Empathy is fundamental to building effective, healthy relationships. In every context, period. I was delighted to be invited to open the IACCM’s (International Association for Contracts and Commercial Management) Asia Pacific conference with a keynote address on this very principle of empathy. The following is a brief snapshot of what I spoke about.
The relevance of empathy
We are always negotiating. From who should unload the dishwasher versus cooking dinner each night, to agreeing service levels with a technology provider. Fundamentally, the success of those negotiations is contingent on the health of the underlying relationships between both parties. Empathy plays a crucial role in nurturing that health. Many misconstrue empathy as simply “stepping into the shoes of another” – this is inaccurate because it is merely putting your own consciousness complete with your biases and values into the same situation as the other person. A better definition that I recently came across, courtesy of my friend Google, is this: empathy is seeing through another person’s eyes, hearing with another person’s ears, and feeling with another person’s heart.
Often we (lawyers in particular!) get caught up in the game of a negotiation, the win. So much so that we fixate on every item we can possibly win on to the detriment of the relationship with the other person. Sure, there will be circumstances where the exchange you have with another is purely transactional and you don’t need to maintain a longer-term relationship with them. But those instances are uncommon. Which means we need to embrace empathy as part of our negotiation, contract and relationship management practices to achieve a true win-win for both sides.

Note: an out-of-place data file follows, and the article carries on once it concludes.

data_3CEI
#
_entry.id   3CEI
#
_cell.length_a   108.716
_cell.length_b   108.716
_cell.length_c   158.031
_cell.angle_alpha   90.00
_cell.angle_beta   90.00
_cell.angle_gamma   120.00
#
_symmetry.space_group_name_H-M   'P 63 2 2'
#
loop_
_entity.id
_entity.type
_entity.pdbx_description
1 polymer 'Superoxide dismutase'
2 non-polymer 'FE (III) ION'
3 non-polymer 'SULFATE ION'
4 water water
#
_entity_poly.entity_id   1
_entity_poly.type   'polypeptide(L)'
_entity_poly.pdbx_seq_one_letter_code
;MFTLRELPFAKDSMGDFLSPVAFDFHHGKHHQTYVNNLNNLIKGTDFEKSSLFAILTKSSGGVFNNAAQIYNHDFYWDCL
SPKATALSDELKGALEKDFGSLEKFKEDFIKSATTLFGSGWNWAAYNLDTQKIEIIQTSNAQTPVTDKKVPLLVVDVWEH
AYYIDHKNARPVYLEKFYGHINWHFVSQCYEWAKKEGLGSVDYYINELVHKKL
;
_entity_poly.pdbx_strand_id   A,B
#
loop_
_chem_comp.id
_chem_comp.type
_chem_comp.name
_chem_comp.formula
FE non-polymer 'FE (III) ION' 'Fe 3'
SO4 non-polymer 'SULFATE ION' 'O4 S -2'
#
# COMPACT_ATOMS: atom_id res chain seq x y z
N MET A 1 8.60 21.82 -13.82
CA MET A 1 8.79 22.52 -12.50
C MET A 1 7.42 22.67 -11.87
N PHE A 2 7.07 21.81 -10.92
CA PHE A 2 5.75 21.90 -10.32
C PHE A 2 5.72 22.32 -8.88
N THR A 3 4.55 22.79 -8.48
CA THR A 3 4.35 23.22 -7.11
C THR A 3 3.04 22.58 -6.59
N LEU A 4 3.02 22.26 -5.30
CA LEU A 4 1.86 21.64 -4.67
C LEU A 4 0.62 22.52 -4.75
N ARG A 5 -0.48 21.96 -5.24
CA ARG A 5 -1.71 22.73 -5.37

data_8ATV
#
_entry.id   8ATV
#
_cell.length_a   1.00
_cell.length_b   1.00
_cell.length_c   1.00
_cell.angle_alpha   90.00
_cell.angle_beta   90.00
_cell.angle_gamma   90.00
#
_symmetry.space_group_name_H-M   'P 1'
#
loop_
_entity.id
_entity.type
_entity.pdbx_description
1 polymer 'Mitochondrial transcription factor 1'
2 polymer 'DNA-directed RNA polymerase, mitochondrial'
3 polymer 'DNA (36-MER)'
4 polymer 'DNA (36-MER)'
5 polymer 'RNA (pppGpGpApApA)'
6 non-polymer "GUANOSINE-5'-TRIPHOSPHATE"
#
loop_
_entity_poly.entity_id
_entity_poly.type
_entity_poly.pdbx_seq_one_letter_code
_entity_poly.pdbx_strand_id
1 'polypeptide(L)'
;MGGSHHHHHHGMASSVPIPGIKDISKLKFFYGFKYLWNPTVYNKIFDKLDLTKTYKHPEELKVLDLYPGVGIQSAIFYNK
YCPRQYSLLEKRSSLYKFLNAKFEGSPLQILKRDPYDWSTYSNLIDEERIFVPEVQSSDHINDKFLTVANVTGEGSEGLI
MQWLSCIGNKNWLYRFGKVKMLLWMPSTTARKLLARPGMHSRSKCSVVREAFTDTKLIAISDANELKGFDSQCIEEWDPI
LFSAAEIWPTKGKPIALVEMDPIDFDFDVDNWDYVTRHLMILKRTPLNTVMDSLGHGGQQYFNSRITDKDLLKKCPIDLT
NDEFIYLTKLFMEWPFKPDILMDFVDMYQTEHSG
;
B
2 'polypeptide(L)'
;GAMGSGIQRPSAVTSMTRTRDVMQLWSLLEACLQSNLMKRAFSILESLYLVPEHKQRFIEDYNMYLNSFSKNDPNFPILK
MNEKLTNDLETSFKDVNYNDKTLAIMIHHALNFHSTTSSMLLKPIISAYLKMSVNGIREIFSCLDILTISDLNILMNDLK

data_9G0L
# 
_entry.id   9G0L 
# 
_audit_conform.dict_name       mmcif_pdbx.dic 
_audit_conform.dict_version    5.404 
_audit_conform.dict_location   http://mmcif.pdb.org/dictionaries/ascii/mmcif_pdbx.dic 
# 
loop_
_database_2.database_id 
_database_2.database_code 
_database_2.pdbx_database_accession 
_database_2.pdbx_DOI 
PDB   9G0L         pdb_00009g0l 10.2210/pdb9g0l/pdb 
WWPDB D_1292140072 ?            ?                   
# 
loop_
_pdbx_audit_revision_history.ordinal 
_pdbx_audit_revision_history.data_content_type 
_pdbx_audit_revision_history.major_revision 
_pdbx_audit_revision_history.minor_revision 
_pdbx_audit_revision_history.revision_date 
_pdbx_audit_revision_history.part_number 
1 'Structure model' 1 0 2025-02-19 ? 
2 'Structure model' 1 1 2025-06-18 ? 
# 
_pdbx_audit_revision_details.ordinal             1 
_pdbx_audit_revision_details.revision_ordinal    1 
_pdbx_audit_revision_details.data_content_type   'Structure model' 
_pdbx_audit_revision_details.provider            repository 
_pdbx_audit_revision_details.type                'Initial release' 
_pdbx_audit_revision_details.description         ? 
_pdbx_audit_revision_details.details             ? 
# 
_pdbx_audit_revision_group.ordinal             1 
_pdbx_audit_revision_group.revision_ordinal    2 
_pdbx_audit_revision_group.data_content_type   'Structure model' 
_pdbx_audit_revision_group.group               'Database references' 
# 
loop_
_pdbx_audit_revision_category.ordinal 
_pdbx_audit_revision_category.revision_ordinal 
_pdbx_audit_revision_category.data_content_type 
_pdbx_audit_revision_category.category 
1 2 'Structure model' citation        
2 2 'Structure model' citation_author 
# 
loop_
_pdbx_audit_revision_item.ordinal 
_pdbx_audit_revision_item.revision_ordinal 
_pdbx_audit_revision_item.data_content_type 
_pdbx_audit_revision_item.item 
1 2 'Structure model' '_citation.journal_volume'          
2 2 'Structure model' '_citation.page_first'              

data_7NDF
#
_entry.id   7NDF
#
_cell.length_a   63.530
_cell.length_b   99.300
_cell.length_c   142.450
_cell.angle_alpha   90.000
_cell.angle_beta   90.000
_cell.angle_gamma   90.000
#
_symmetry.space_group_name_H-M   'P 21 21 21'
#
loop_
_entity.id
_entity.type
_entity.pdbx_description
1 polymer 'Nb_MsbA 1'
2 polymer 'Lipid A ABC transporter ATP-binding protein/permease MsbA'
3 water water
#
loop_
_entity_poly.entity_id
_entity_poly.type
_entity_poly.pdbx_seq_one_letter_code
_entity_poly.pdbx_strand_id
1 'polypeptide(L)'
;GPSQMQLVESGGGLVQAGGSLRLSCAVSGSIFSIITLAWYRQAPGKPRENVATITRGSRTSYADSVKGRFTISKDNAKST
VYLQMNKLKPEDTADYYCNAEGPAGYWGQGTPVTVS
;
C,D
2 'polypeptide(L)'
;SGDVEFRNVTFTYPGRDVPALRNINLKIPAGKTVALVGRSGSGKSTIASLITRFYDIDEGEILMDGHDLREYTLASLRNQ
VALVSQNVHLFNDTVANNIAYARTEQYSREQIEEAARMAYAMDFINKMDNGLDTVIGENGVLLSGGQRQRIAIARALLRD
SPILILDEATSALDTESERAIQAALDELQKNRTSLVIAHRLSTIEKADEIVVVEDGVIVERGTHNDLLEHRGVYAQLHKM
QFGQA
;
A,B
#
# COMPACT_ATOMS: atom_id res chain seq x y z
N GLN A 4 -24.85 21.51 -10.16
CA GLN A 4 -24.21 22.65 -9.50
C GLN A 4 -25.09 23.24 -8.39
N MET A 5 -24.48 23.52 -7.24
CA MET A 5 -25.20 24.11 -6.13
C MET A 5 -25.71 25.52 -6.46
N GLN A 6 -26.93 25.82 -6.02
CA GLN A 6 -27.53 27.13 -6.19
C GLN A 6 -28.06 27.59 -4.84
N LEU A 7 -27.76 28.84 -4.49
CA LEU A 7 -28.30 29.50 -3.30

Example: The CEO simulation
Several years ago I completed an all day CEO-simulation exercise. I was given an “office” in which a camera was fitted and recorded my behaviour for 9 or so hours. There was a loose agenda but throughout the day there were curveball issues thrown at me, much like in the life of most CEOs. At the end of the exercise I received a detailed report on how I performed against key attributes determinative of an effective CEO. When I received my report a few weeks later, one of the feedback areas for development astounded me. A session during the day was a contract negotiation with a significant service provider – I had nailed it, or so I thought. High service commitments, additional support, upgrades to systems, onboarding, competitive pricing. You name it, I got it. I walked out of the negotiation confident I had achieved the best possible outcome for the organisation. “But you failed to negotiate a genuine win-win for both sides”, said my feedback report. Meaning my fantastically negotiated deal lacked longevity and sustainability because I had in a sense damaged the relationship with the service provider by pushing so hard on my objectives with absolutely no regard for theirs. This would manifest into a less than optimal relationship later on because I had set a “tit for tat attitude” in how we would be working together. And so it was there and then that the penny dropped onto my Type-A-win-like-Harvey-Specter lawyering style.
*in a nutshell, it’s as simple as this
In a professional context, we’re usually dealing with contracts and each trying to drive the effective delivery of obligations under the agreement. That being the case, the crucial part to driving optimal performance from both parties is to cultivate a positive working relationship, which critically involves us all injecting a solid dose of empathy into building those relationships.